Once victims fall in love with their scammers, they get the mentality to do what they can to help them whenever they need something. Scammers know this and take advantage of their victims’ kindness by asking for small amounts of money, then increasing the amounts once they gain their victims’ trust. They then never talk to their so-called partner again once they drain their bank accounts, leaving them heartbroken and alone.
These romance scammers usually leave signs that you can look out for so that you don’t become their next victim. For example, if they always make excuses as to why they can’t video chat or meet with you then that could be a sign that they aren’t being honest with who they say they are. They usually work out of the country in the military or oil rig so that they can have an excuse as to why they can’t meet you in person. If you notice these two major signs when talking to someone new online, block them and don’t continue talking to them. This will save your bank account and feelings from being crushed.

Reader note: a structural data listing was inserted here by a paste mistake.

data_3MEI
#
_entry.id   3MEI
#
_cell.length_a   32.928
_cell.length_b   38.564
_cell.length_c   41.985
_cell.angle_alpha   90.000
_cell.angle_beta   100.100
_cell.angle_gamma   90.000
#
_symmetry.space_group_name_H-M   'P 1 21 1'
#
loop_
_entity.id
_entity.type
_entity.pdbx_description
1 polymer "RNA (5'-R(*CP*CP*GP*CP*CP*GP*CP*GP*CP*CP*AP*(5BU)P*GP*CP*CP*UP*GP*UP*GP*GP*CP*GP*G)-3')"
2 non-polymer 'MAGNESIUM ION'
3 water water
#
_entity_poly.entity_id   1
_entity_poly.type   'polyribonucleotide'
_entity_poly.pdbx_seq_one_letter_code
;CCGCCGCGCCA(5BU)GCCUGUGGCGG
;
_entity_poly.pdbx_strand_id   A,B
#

What is the Rate of Romance Scams per State and Age?
The amount of romance scam cases vary state by state. While some states may not have as many catfishing cases, there are states that are more highly populated where many cases are reported. The IC3’s 2019 report shows that California is the top state with the most cases (2,206). Followed by California are Florida (1,363), Texas (1,287), and New York (931).